I’m mathematically confused.
It’s my constant, and once a year, that’s okay.
Married to a math teacher, I’ve spent more than 20 years nodding my head, feigning I know terms she throws around. A result of her influence, I can claim some knowledge about three of them – tessellation, Fibonacci sequence, and Pi – or about 3.14159 of them.
Pi is a mathematical constant. An irrational number. Like me. (Just lost 90 percent of readers.)
March 14th (Pi Day) has been adopted among mathematicians and their students to celebrate Pi – the 16th letter of the Greek alphabet. They, and fat guys like me, mark Pi day with the eating of pie. The truncated form of 3.14 is the foundation to celebrate its value on 3-14, March 14th. The celebration is credited to physicist Larry Shaw who used it as an excuse for a staff party at the Exploratorium in San Francisco in 1988, complete with pie.
Shaw’s daughter pointed out to him March 14th is also the birthday of celebrated theoretical physicist Albert Einstein. His most well-known equation, E=mc2, is actually only one of 10 mathematical statements explaining his theory of relativity – some of which, yes, include pi. Double celebratory reasoning for math and Einstein enthusiasts.
Let’s get the math out of the way. As you will recall (just nod), pi is the ratio of the circumference of a circle to its diameter. If ratio throws you, pi equals the circumference divided by its diameter. Pi is considered “irrational” because it is a real number which cannot be expressed as a simple fraction.
If circumference, diameter, fraction, and real numbers throw you, just run around in circles.
Very brief history
The Babylonians (think modern day Iraq) are credited with first discovering pi, their proof found on stone tablets on which they estimated it to be 3.125. Egyptians made pi’s value 3.16, and that bathtub-diving mathematician Archimedes placed between 3 1/7 and 3 10/71. The Greek symbol π came into use in 1706.
Its value has BIG value
Why can’t the significance of pi be discounted? Because it’s constant. (Insert mathematician groan here.) In all seriousness, pi is everywhere.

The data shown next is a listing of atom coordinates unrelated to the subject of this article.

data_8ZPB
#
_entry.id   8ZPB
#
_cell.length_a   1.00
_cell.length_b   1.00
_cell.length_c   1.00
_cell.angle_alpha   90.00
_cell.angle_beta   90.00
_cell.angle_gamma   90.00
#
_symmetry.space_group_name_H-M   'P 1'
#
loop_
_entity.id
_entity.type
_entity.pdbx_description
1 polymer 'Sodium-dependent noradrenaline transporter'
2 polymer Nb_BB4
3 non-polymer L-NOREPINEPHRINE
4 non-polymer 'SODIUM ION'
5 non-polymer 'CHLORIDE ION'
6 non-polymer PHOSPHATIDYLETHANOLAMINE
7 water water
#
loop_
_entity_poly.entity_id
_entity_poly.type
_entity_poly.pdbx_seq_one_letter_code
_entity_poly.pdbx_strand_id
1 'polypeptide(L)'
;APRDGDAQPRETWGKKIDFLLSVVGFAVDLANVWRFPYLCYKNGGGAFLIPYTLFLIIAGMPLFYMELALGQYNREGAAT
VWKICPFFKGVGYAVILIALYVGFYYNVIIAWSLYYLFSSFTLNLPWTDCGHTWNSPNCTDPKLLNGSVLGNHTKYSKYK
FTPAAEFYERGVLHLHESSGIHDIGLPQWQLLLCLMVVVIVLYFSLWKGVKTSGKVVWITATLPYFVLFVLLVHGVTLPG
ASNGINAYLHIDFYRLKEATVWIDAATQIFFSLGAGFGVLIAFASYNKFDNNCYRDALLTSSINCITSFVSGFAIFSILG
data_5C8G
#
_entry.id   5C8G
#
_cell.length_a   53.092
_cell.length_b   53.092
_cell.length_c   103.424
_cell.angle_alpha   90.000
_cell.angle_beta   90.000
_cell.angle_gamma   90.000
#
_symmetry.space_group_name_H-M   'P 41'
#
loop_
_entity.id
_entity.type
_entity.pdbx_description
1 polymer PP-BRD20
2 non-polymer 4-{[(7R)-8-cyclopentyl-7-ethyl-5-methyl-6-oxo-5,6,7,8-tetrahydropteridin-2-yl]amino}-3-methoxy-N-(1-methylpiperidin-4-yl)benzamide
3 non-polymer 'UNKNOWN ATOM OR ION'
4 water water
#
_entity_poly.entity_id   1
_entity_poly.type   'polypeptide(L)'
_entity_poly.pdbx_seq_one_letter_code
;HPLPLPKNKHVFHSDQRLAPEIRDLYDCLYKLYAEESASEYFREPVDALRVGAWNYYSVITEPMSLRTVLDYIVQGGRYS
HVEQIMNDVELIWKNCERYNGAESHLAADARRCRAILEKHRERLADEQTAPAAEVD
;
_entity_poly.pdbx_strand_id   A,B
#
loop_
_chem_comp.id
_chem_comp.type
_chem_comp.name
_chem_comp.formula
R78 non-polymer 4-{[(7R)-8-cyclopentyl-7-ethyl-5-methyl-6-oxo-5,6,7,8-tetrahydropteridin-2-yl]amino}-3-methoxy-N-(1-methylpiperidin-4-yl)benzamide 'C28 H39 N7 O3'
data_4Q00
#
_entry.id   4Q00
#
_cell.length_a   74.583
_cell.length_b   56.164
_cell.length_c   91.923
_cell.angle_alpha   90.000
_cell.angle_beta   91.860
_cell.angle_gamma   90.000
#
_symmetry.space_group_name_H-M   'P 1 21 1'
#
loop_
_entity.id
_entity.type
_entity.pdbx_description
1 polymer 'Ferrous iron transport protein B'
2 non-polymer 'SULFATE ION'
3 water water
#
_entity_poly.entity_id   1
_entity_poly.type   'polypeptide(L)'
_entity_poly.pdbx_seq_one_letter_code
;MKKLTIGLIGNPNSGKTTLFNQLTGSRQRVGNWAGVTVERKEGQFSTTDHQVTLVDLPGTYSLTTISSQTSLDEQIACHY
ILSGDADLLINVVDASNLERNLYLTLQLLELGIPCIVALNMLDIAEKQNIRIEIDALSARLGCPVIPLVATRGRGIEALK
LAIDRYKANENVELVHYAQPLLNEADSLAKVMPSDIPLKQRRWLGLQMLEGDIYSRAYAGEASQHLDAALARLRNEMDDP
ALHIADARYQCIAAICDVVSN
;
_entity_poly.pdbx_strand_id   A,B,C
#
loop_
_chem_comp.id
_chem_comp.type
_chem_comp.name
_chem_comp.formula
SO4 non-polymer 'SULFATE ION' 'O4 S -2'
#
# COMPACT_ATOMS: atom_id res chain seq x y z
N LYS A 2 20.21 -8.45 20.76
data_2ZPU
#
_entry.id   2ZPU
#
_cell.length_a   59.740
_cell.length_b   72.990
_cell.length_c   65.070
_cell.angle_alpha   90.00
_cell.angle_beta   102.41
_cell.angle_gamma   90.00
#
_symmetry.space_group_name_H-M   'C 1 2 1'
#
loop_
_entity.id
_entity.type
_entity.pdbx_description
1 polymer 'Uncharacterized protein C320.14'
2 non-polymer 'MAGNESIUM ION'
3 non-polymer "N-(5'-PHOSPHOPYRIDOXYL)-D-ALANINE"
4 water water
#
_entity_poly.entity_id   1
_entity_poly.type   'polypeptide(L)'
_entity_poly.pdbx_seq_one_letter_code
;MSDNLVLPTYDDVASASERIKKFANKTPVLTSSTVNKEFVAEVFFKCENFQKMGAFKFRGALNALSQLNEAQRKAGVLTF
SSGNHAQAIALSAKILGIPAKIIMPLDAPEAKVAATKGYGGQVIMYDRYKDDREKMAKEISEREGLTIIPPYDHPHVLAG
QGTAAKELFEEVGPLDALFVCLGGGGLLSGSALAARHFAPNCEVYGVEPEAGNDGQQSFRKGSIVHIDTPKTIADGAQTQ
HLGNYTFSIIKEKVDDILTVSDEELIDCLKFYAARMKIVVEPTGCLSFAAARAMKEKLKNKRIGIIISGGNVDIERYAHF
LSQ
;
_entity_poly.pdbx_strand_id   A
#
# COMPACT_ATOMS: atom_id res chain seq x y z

Throughout history, even today, students pester math teachers with the much-bandied about, “When are we EVER going to use this?” The simple answer is, anytime something involves a curve, sphere, or a circle. Usage crosses many disciplines, occupations, sciences, theories and real-life applications. The constant is found in everything from electronics and mechanics, to law enforcement and medicine.
In photography, pi is used to calculate the adjustable area(s) of the aperture of a lens – indicated by the seemingly nonsensical numbers on its exterior ring and interior screen. At L-Tron Corporation, we’re ALL about photography, particularly the spherical kind, and our OSCR360 solution for crime and crash scenes, so pi is near and dear to our engineers’ hearts. Did I mention OSCR360 includes our proprietary sensor tube which pulls GPS data? Pi again.
If you’re still awake, your eyes’ pupils and irises are measured to properly size contact lenses, and judge your health. If you’re told you’re “pie-eyed,” then you’re drunk, or under the influence of some other substance. Doctors and the police use the size and reaction of pupils to assess if something is amiss.
To mention a few, lesser-known applications, pi is used to track population, study DNA, analyze fluid ripples, design pendulums, assess radio waves, and navigate using GPS.
Beyond real world usage in other areas like design, engineering, architecture, construction, mathematics, crash reconstruction … Pi Day, 3.14 is a day for word play, specifically pie and pi:
Some pies for Pi Day
- Piebald – irregular patches of two colors
- Pizza pie – no explanation needed
- Apple pie – ditto
- Pie chart – graphic
- Sugar pie – term of affection
- Pie hole – one’s mouth
- Humble pie – a serving of humiliation
- In Ornithology – short for the bird Magpie
- In the retail world – PI stands for perpetual inventory
- For attorneys and cops – PI means private investigators
- The was the 1998 mathematician – Wall Street movie “π”
- There was the 2012 animated survival movie called “Life of Pi”
And expressions like:
- Pie in the sky
- A piece of the pie
- As American as apple pie
- A finger in every pie
- Easy as pie
- Sweet as pie
Ubiquitous references to one of the world’s favorite meal and dessert pastries can be confusing. Particularly in geometry and algebra. When required to calculate the area and circumference of a circle, there’s the mathematical expression “pi r squared.”
Pies are NOT square.
Bad humor. My other constant.
Sergeant Hank Kula (Ret.) from the Greece, NY Police Department
Hank Kula is a retired police sergeant with 26 years in law enforcement. A certified crime scene investigator, crash reconstructionist, and former journalist, Hank works as a police instructor with recruits, veteran officers, and supervisors. His instructional specialties are in crime scene management and investigation, photography, communications and public information.
Questions? Interested in learning more about Pi Day & our company culture?
Get in touch with the L-Tron team.